If you're on the hunt for the best natural hair growth remedies to combat hair loss, you've come to the right place! These natural remedies are some of the best ways to combat hair loss.
Top Hair Loss Causes + the Best Natural Hair Growth Remedies
Losing hair at a certain rate is normal. (although some days it won't feel that way) For example, we can shed anywhere from 50 right up to 100 hairs every day, depending on our diets, health, genetics and more.
However, excessive hair loss can be rather alarming and can be a sign that our bodies are going through some form of distress. Although not all types of hair loss are curable or preventable, there are some ways to treat hair loss and promote healthy natural hair growth.
Here are four of the most common hair loss causes, and some tried and true solutions to treat their effects.
The two most common forms of alopecia are alopecia areata and traction alopecia. Traction alopecia occurs when too much tension is placed on hair follicles and subsequently causes hair loss.
This tension often includes super-tight ponytails and buns, as well as protective styles like braids, weaves, and cornrows.
Alopecia areata, on the other hand, occurs completely out of the blue and is by no means the fault of those who develop it. The body’s immune system attacks the hair follicles, causing hair to drop out bit by bit.
This type of alopecia is often rapid, with hair falling out in large clumps as time goes by. Persons may go from having a completely healthy head of hair to having to hair at all. (this can literally happen overnight)
In some cases of alopecia areata, hair may grow back and fall out again at a later time, while in other instances, hair grows back and never falls back out again.
Stress, grief and other emotion-related imbalances
Stress doesn’t only impact the way we feel – it impacts the way our body works, too. Just remember that stress has the ability to manifest itself in so many different negative ways, one of which is hair loss.
I have experienced this type of hair loss in response to experiencing 3 significant losses in our family within a 9 month period.
Because stress affects the body’s hormone levels, it can activate telogen effluvium, which causes the hair follicles to release the hair strands prematurely.
The stress that causes hair loss can come from many sources, including family/relationship issues, work demands, financial obligations, and grief.
In order to protect both our emotional and physical health and avoid stress-related hair loss, it is important that we find ways to de-stress daily or weekly.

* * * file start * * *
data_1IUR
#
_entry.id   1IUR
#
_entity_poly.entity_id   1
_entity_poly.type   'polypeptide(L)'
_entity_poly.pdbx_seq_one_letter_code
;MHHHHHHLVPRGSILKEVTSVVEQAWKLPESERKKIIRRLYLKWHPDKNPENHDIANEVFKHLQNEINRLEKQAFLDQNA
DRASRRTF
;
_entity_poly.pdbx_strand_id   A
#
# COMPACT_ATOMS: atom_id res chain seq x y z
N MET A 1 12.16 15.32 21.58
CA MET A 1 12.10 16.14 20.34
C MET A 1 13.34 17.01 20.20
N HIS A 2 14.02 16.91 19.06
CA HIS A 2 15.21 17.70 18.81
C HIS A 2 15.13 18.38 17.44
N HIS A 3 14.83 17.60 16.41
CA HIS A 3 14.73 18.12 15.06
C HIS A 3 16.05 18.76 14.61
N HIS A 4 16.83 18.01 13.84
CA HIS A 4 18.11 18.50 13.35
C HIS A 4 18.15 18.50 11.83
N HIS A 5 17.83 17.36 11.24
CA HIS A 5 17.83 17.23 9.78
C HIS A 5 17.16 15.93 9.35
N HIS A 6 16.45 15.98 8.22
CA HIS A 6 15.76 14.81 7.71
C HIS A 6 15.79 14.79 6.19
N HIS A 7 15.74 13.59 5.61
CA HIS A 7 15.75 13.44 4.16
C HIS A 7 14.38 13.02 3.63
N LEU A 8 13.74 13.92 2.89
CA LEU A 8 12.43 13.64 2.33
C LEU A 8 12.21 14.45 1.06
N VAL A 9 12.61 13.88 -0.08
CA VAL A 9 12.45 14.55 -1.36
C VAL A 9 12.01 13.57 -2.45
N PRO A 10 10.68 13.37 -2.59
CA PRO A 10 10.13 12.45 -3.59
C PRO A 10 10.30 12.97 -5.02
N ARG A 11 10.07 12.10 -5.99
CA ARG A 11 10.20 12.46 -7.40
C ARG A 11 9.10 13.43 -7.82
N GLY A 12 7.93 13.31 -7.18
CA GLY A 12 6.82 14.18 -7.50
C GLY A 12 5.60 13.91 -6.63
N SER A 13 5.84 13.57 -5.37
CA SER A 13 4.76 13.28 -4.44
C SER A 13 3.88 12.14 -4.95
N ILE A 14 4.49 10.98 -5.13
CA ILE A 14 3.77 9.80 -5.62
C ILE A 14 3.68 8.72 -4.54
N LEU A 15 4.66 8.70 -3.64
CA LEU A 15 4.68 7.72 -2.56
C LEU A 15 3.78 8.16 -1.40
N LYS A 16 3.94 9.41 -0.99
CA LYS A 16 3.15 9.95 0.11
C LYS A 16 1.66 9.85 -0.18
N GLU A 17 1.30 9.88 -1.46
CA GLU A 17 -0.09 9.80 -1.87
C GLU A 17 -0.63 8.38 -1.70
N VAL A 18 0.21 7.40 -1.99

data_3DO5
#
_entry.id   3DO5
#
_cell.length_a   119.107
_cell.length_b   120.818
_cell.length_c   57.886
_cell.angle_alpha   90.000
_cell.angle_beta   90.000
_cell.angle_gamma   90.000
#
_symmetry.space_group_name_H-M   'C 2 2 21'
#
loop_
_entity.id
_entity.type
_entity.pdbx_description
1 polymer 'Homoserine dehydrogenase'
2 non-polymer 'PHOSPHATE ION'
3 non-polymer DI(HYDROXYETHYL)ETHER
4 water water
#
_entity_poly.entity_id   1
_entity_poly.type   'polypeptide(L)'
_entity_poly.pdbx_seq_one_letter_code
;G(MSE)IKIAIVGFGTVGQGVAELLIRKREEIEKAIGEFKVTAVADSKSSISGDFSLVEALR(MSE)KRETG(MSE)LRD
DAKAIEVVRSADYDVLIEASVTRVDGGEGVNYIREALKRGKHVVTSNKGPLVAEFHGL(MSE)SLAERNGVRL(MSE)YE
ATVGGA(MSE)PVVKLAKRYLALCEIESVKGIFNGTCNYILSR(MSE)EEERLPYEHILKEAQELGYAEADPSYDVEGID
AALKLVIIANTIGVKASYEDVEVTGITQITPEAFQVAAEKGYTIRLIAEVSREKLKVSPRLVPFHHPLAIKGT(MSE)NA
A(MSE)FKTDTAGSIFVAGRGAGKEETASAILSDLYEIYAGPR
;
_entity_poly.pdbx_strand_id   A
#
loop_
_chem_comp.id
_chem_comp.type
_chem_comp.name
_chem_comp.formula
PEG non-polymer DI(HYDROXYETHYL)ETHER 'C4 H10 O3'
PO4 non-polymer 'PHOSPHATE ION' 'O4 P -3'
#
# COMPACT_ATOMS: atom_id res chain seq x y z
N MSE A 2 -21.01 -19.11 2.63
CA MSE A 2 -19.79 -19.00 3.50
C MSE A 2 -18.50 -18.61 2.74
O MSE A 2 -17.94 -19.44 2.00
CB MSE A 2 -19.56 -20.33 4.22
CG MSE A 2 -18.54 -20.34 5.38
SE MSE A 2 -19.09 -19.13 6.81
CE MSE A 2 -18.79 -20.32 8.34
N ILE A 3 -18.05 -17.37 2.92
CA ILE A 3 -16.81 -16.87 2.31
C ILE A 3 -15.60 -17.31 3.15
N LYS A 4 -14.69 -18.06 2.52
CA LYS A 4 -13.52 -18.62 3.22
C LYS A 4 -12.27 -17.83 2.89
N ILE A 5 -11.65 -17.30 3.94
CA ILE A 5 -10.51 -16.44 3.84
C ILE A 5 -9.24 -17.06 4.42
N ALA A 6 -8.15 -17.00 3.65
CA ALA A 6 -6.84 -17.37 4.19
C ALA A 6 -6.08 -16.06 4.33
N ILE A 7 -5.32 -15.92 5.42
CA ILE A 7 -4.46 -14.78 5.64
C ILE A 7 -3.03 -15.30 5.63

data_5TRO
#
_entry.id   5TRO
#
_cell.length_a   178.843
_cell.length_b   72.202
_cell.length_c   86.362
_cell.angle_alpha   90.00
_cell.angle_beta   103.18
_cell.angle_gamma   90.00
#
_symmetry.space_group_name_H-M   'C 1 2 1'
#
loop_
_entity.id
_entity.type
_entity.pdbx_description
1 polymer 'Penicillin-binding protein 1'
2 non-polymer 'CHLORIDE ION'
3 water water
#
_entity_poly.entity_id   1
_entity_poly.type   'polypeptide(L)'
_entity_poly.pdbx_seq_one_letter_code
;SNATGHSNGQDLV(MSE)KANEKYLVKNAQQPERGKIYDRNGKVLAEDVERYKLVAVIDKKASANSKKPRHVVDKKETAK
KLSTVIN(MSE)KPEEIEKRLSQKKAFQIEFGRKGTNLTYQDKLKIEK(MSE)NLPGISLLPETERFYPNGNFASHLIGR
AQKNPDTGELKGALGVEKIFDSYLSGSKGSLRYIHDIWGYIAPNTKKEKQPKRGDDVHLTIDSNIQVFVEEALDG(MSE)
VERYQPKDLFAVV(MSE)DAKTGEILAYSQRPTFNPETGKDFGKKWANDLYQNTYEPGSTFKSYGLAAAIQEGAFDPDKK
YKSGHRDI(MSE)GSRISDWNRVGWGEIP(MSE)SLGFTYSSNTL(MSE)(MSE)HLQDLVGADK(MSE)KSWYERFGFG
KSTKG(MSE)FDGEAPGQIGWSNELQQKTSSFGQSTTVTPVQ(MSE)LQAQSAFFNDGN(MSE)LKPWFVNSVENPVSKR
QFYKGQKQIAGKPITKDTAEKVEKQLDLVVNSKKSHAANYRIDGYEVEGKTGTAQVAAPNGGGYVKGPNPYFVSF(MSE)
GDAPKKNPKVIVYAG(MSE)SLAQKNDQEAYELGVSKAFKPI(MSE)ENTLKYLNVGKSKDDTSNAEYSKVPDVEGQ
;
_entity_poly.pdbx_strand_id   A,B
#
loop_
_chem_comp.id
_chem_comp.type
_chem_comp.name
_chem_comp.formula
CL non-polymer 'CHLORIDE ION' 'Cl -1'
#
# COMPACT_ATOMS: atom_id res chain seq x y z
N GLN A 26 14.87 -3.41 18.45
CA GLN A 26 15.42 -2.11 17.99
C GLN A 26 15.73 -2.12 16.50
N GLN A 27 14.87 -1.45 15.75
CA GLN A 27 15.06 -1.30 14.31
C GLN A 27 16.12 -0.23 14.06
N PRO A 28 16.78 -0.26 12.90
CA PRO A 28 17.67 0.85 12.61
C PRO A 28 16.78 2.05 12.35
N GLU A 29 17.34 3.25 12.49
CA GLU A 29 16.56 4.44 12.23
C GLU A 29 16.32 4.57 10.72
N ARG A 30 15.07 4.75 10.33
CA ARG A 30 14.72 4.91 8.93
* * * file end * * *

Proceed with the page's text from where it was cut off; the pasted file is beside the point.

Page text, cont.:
De-stressing can be simple, like having a cup of chamomile tea after a long day at the office, or by taking a cool walk by yourself through nature. (de-stressing is doing whatever makes you happy and calm!)
You can even opt for stress relievers like a fun-filled day at the beach or a trip to a place you’ve never been before. Simple acts like these can make the world of an impact on your stress levels and help you to avoid unwanted hair loss.
Pregnancy and Postpartum Hair Loss
Pregnancy can bring a lot of new exciting aspects into your life. The impatience to meet your new baby, the changes in your body and the list goes on! But one thing’s for sure: the fear of losing your long, thick healthy hair isn’t quite a part of that list.
During pregnancy, many women find that their hair grows thicker and longer than usual. The soaring levels of estrogen usually prevent our hair from shedding at its natural rate.
However, after the birth of your baby, your hormone levels return to normal and your estrogen drops. Instantly, your hair loss resumes, taking place on a larger scale to make up for the lost months.
Hair appears to fall out in clumps, especially around the hairline and nape. It can seem like an excessive amount of hair because of how quickly the process occurs. Many women wrongly attribute postpartum hair loss to stress, not knowing that it’s actually their body ‘correcting’ things on its own.
Postpartum loss has no fixed schedule. It can occur anywhere from the very day you give birth to up to a whole year afterward!
Around the four/five-month mark is where most women notice an increase in their postpartum hair loss, so if you notice that more hair is falling out than usual, don’t panic! It’s completely normal and should decrease soon afterward.
Genetic hair loss / hereditary baldness
One of the most common causes of hair loss in women as well as men, genetic hair loss is much more of a genetically predisposed condition than it is a disease or illness.
This type of hair loss usually announces itself by a subtle thinning of hair, which can gradually progress to complete hair loss or baldness on certain parts of the scalp.
If you have been noticing much more hair on your sheets or in the bathroom sink than usual, they may be symptoms to pay attention to.
Losing more than 100-150 hairs per day can be the result of many factors, so genetic hair loss is not always the culprit, but it’s definitely a factor to keep in mind.
Genetic hair loss in men is usually seen starting at the crown and temples, causing the common bald top that many older and middle-aged men often display.